Next week, President Donald Trump will be meeting with members of the video game community to discuss violent video games in light of last month's Parkland, Florida shooting that left 17 dead. This is not the first time video games have been linked to mass shootings, but the Trump administration has once again pointed the national conversation around gun violence around video games and not guns.
Video games have long been used to explain for violent crimes, especially when that violence is committed by younger perpetrators. Despite scientific evidence to the contrary, video games have always been looked upon with suspicion by moral watchdogs.
While the notion of violent video games as causing real-life violence was particularly popular in the 90s, this particular stigma against video games has regularly appeared in strange, surprising, and following the events of violence, tragic ways. These are the times in which the national discussion of video games have appeared following mass shootings.
Doom by id Software is one of the earliest games linked to the nationwide conversation of the role of violent video games. With its satanic imagery and over-the-top violence, Doom was one of the first video games given an "M" rating by the ESRB. Doom's association with the Columbine High School massacre caused widespread media attention and scrutiny from the public.
In 2003 Rockstar Games released Manhunt which asked players to participate in a series of gruesome executions and murders. When Governor Matt Bevin (R-KY) spoke of games that simulate murders for "extra points" he might as well be talking about Manhunt. The game was later connected to a 2004 murder 14 year old Stefan Pakeerah by 17 year old Warren Leblanc in Leicestershir, England. Police later classified the case as a drug-related robbery, but not before prominent anti-video game crusder Jack Thompson sued Sony and Rockstar.
Call of Duty Modern Warfare 2
In July 2011, Norwegian terrorist Anders Behring Breivik attacked a Norwegian summer camp which left 77 dead. Breivik cited Call of Duty: Modern Warfare 2 as "training" and specifically listed video games in his manifesto. In court Breivik cited the "Holographic Aiming Device" in Call of Duty as one used by military trainers around the world. He would also deny his World of Warcraft habits as having anything to do with his terrorist act in July.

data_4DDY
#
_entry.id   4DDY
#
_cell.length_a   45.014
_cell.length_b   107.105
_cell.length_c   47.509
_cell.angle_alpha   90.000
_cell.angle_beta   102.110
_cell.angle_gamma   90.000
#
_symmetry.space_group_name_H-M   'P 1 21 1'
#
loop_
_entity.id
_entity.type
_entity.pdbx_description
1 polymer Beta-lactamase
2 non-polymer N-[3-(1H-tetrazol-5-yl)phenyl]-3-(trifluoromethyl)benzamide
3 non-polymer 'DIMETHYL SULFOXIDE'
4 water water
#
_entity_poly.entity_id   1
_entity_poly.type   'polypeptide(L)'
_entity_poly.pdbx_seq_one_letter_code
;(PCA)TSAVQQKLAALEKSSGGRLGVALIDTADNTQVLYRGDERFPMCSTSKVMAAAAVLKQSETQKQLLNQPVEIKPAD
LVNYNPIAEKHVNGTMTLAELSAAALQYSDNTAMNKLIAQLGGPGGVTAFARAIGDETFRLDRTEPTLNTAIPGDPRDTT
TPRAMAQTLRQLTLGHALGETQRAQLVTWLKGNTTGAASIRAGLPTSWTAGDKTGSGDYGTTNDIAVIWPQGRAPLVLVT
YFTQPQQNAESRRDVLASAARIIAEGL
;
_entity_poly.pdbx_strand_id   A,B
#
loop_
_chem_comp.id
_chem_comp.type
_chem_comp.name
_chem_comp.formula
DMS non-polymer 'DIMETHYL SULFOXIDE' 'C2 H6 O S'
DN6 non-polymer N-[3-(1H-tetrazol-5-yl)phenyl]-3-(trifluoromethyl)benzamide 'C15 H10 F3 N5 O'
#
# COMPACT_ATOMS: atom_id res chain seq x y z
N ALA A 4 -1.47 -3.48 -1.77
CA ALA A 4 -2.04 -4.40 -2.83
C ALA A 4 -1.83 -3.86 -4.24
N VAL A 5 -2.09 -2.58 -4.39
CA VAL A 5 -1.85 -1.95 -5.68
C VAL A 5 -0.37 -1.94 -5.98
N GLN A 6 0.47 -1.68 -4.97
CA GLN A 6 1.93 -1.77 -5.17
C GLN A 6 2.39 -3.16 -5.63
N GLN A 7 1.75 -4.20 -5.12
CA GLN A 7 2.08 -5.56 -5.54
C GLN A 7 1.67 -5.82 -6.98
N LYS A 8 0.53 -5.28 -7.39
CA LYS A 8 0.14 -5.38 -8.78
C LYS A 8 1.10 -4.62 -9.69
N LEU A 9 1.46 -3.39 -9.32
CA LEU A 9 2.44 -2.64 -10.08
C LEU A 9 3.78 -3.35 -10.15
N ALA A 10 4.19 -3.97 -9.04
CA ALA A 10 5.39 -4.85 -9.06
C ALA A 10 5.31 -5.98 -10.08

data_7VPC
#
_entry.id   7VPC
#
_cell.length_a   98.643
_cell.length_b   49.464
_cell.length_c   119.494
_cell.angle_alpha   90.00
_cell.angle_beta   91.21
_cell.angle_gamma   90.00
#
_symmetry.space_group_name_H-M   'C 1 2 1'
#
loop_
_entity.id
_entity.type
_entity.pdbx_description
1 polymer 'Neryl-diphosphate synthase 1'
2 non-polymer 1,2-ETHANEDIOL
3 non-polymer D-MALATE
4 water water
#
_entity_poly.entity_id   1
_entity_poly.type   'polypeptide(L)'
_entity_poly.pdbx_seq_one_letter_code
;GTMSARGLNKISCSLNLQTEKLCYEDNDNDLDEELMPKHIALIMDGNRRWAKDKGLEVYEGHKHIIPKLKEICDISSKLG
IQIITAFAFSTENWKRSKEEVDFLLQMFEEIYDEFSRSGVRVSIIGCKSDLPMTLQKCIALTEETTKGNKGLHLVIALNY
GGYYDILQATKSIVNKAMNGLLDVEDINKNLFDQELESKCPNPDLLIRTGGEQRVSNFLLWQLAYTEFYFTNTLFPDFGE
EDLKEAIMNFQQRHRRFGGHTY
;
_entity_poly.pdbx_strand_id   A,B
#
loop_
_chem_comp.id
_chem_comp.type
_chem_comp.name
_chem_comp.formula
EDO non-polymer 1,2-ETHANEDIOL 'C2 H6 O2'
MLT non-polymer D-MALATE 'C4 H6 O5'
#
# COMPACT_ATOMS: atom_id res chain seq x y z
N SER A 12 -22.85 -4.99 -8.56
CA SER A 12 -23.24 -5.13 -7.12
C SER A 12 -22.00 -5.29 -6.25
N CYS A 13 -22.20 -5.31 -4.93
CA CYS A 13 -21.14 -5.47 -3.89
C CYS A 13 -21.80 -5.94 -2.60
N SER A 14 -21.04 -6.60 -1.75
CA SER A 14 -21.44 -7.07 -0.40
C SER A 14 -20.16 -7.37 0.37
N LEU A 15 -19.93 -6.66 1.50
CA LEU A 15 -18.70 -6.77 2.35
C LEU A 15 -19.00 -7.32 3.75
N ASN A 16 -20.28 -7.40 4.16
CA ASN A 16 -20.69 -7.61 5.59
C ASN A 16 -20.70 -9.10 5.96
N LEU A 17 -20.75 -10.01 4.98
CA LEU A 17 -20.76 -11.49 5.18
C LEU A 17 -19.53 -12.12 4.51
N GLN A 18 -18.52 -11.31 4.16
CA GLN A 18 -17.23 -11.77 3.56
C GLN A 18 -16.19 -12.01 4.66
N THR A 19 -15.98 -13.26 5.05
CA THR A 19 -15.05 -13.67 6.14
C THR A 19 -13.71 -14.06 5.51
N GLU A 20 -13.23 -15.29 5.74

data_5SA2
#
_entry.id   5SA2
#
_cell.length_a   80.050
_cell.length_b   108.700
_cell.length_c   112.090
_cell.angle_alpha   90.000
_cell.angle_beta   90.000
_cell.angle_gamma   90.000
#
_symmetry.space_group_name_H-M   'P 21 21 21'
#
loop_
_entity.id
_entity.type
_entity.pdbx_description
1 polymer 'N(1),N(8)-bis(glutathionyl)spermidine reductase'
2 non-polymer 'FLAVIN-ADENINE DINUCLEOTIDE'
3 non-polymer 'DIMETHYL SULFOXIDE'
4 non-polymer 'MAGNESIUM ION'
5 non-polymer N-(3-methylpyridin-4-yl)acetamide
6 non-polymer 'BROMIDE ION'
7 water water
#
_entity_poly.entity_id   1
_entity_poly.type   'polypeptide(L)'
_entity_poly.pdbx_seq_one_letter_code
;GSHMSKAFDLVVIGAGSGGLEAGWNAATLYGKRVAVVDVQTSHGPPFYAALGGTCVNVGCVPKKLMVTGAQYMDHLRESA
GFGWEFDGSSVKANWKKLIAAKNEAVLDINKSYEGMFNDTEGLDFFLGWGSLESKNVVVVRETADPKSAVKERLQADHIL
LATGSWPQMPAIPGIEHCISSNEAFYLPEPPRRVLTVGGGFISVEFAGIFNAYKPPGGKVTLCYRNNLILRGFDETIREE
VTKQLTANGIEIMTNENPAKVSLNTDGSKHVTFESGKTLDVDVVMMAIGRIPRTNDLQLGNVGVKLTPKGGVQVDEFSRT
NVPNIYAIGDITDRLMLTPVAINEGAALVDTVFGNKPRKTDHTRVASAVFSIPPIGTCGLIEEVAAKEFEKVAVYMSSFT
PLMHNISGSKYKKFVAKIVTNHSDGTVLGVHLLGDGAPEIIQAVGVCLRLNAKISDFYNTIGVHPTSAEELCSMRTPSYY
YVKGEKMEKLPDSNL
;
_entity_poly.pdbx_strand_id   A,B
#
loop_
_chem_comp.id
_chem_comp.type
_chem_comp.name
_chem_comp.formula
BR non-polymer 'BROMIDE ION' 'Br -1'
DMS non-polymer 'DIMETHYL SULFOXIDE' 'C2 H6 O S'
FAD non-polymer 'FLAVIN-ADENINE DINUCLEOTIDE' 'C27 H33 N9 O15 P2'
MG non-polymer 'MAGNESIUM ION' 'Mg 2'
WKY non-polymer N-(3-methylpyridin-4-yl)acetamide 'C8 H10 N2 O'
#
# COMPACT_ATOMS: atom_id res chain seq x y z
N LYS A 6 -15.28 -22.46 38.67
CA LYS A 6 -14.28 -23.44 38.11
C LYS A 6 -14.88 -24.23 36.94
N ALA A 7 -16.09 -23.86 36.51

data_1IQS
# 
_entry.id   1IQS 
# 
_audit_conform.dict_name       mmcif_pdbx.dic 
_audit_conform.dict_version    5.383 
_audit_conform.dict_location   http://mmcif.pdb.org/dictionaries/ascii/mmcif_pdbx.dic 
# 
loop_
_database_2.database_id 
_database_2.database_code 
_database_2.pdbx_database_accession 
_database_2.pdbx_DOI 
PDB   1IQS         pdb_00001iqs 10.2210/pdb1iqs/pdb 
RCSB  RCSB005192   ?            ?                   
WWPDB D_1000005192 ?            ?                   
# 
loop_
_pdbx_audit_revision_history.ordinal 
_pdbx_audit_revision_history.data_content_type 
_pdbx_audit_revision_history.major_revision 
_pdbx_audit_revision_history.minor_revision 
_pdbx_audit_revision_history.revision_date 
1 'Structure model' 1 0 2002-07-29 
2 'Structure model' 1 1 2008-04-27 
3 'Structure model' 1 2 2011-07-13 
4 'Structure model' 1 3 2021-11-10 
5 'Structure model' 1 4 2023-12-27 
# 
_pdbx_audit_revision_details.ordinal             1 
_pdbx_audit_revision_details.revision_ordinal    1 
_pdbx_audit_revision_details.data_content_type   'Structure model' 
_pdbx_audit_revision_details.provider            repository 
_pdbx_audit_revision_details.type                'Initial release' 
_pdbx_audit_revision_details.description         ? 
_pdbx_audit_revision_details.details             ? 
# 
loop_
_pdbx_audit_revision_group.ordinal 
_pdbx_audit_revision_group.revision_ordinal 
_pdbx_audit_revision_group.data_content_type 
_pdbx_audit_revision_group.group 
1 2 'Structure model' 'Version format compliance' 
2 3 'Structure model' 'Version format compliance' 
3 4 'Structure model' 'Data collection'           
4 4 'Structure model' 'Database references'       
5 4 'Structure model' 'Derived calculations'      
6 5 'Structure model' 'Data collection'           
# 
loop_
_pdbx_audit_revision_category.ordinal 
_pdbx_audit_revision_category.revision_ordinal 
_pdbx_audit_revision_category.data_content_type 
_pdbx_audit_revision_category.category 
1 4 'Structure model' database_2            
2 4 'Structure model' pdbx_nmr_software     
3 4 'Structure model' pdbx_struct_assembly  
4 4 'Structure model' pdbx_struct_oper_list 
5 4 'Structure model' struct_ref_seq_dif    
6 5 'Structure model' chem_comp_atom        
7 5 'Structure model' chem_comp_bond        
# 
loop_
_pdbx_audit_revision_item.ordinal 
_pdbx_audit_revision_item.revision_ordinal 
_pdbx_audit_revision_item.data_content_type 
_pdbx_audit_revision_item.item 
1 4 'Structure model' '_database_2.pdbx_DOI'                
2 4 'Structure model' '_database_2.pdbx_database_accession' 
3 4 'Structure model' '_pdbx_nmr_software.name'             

Pokemon Go, and the Pokemon franchise surprisingly, has actually attracted more controversy over safety than one would normally think of the series. Pokemon Go, the first big AR gaming hit released in 2016 first attracted concerns that the game's geolocation features could be used for theft and robbery. Incidents where muggers went to secluded locations where Pokemon were present to rob unsuspecting players first caused panic in the media. There were also worries that children in particular could be lured away using the app.
Pokemon was also accused of promoting satanic themes when the original games first appeared in the 90s. So much so that the Catholic Church actually issued a clarification in support of the game series' themes of friendship and partnership.
The science behind video games and violence has never really supported the argument by politicians that one causes the other. Unlike the science that links gun violence with guns. Still, this administration will sit down the video game community next week and potentially outline ways the video game industry can try to prevent future instances of gun violence, despite the weak link between the two.